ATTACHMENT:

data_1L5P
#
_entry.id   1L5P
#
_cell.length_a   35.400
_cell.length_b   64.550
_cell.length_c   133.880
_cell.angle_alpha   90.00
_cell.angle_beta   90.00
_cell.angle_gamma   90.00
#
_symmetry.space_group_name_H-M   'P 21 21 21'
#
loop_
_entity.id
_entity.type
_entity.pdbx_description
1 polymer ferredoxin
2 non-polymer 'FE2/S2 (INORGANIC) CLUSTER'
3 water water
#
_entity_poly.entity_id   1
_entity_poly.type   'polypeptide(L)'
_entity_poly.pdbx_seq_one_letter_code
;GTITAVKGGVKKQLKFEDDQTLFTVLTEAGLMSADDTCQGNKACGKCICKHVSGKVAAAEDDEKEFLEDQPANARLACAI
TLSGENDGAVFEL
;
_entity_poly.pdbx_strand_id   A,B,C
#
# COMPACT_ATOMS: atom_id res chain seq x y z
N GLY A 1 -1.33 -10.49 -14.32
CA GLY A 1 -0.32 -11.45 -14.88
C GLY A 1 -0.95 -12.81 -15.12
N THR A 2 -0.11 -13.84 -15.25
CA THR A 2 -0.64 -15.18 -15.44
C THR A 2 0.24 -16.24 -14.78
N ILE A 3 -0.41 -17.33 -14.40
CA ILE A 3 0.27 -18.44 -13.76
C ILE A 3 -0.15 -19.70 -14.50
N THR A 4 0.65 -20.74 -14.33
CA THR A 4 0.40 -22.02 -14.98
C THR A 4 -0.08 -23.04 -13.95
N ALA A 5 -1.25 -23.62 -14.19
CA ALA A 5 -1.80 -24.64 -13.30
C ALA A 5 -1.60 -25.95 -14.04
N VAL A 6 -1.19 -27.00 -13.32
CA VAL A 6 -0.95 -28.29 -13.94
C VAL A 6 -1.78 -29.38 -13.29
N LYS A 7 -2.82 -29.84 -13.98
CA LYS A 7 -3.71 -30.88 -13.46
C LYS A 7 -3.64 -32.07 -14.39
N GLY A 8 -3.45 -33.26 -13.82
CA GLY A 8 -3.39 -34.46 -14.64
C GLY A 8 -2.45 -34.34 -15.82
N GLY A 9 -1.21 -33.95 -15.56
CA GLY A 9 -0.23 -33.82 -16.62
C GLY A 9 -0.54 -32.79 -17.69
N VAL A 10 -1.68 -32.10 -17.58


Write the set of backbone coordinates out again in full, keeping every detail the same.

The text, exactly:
data_1L5P
#
_entry.id   1L5P
#
_cell.length_a   35.400
_cell.length_b   64.550
_cell.length_c   133.880
_cell.angle_alpha   90.00
_cell.angle_beta   90.00
_cell.angle_gamma   90.00
#
_symmetry.space_group_name_H-M   'P 21 21 21'
#
loop_
_entity.id
_entity.type
_entity.pdbx_description
1 polymer ferredoxin
2 non-polymer 'FE2/S2 (INORGANIC) CLUSTER'
3 water water
#
_entity_poly.entity_id   1
_entity_poly.type   'polypeptide(L)'
_entity_poly.pdbx_seq_one_letter_code
;GTITAVKGGVKKQLKFEDDQTLFTVLTEAGLMSADDTCQGNKACGKCICKHVSGKVAAAEDDEKEFLEDQPANARLACAI
TLSGENDGAVFEL
;
_entity_poly.pdbx_strand_id   A,B,C
#
# COMPACT_ATOMS: atom_id res chain seq x y z
N GLY A 1 -1.33 -10.49 -14.32
CA GLY A 1 -0.32 -11.45 -14.88
C GLY A 1 -0.95 -12.81 -15.12
N THR A 2 -0.11 -13.84 -15.25
CA THR A 2 -0.64 -15.18 -15.44
C THR A 2 0.24 -16.24 -14.78
N ILE A 3 -0.41 -17.33 -14.40
CA ILE A 3 0.27 -18.44 -13.76
C ILE A 3 -0.15 -19.70 -14.50
N THR A 4 0.65 -20.74 -14.33
CA THR A 4 0.40 -22.02 -14.98
C THR A 4 -0.08 -23.04 -13.95
N ALA A 5 -1.25 -23.62 -14.19
CA ALA A 5 -1.80 -24.64 -13.30
C ALA A 5 -1.60 -25.95 -14.04
N VAL A 6 -1.19 -27.00 -13.32
CA VAL A 6 -0.95 -28.29 -13.94
C VAL A 6 -1.78 -29.38 -13.29
N LYS A 7 -2.82 -29.84 -13.98
CA LYS A 7 -3.71 -30.88 -13.46
C LYS A 7 -3.64 -32.07 -14.39
N GLY A 8 -3.45 -33.26 -13.82
CA GLY A 8 -3.39 -34.46 -14.64
C GLY A 8 -2.45 -34.34 -15.82
N GLY A 9 -1.21 -33.95 -15.56
CA GLY A 9 -0.23 -33.82 -16.62
C GLY A 9 -0.54 -32.79 -17.69
N VAL A 10 -1.68 -32.10 -17.58